Yes, Jim Morrison and the Doors - in England at the time for a drugged-out concert that can still be seen on Youtube, even if Newsnight can't afford to show you the official archive (!) - were mistaken for some kind of revolutionary group. Actually, when you consider their impact on music, culture, fashion and the general androgyny of the next 40 years they probably were revolutionaries - though the worst they inflicted on the establishment at the time was a stumbling press conference at the ICA.
As the demo approached the final police precautions were put into place: a Major Biddle and three other police explosives experts - until then engaged, Dixon of Dock Green-style in safe cracking exploits - were bunked up at Cannon Row police station for 48 hours in the run up to the event. From the documents it is clear they were there to deal with high explosives, not petrol bombs: a separate team was to deal with these. So spooked were the authorities that they set up the first bomb squad, at least a year before the formation of the Provisional IRA and the Angry Brigade.
In the end the demo passed of much quieter than the previous one. A breakaway group headed for Grosvenor Square and clashed with police but the vast mass - theatre critic Ken Tynan estimated 110,000 - stayed in Hyde Park to hear speeches. By this time, many colleges, including the LSE were occupied and Tariq Ali's radical paper "Black Dwarf" was urging "All Power to the Campus Soviets".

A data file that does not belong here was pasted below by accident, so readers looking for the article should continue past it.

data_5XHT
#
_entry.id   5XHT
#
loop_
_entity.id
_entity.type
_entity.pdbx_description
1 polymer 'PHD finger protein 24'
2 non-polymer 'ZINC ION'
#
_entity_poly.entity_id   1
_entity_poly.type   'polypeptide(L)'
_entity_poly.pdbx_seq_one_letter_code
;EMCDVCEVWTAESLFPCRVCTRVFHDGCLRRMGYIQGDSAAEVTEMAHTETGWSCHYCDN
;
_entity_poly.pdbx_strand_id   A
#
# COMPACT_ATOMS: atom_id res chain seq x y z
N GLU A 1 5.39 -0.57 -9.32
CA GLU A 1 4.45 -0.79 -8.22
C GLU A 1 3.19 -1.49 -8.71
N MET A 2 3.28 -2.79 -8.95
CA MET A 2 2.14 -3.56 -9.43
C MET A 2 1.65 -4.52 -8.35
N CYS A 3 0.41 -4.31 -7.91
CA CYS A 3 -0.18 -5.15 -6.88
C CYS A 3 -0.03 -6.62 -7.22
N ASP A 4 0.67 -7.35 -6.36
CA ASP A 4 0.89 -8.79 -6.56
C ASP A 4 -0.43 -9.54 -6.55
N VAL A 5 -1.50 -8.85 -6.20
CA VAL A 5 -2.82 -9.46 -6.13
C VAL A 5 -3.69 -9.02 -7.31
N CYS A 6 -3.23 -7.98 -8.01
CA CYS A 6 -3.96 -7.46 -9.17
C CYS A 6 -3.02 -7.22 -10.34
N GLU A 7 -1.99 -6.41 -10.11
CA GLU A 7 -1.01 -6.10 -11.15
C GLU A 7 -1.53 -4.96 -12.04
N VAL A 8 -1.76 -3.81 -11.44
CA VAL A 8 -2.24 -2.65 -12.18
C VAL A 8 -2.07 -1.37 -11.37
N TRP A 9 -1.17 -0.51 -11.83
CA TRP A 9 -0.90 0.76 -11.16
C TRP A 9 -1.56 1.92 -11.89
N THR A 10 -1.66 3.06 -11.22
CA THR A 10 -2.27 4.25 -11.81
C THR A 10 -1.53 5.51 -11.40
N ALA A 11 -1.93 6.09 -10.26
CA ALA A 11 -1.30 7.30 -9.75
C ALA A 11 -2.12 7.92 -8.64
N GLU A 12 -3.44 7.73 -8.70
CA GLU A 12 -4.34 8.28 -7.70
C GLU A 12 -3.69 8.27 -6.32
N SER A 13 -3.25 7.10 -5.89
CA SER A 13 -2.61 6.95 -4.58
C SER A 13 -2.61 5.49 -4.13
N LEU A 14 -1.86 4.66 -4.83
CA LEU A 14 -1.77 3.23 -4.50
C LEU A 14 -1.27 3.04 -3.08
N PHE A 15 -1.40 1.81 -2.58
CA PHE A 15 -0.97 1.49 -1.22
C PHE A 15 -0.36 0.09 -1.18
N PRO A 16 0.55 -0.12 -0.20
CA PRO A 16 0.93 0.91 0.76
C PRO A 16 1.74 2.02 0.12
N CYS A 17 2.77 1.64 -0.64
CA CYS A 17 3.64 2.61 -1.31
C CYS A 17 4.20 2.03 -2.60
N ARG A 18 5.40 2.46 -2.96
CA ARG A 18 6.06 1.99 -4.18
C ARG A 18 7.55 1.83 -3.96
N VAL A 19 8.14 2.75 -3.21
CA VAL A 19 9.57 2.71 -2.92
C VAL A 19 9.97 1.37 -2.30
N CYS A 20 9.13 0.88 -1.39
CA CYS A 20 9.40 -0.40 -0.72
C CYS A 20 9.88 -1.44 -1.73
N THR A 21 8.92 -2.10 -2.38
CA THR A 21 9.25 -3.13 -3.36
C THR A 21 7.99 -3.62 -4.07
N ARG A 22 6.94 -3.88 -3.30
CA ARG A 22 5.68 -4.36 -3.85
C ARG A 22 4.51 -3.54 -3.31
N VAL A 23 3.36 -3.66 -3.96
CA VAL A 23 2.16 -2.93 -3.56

The police log of arrests and incidents for the day looks puny now: one German was arrested with an air gun and some dope; a man was found in the stables of a barracks, allegedly preparing to sabotage police horses. There were three Molotov Cocktails discovered - they were handed in to the police by a demonstrator at the Cenotaph on Whitehall, just yards from where Major Biddle and co were keeping watch. As ol' Jim Morrison hismself said: Strange Days!
Reading the files, and seeing the full archive of the BBC's footage - some of which we'll replay in glorious 60s colour tonight - I can't help thinking the establishment got it wrong in 1968. The real revolution was going off in people's heads - and it burned brighter and longer than any Molotov cocktail.
"I wanted to smash the system then," demonstrator Ian Birchall, now in his sixties, tells me, "now, on top of an illegal war we've got climate change as well...I want to smash it even more!"
WERE YOU THERE? Paul Mason's report on the policing of the VSC Autumn Offensive of 1968 goes out on Newsnight tonight. We'll be uploading some of the police files, released under Freedom of Information, and some BBC archive. Do you remember the events? Were you there - as a demonstrator or in the police force? Can you spot yourself in the footage? Hit the comments button and send us your memories.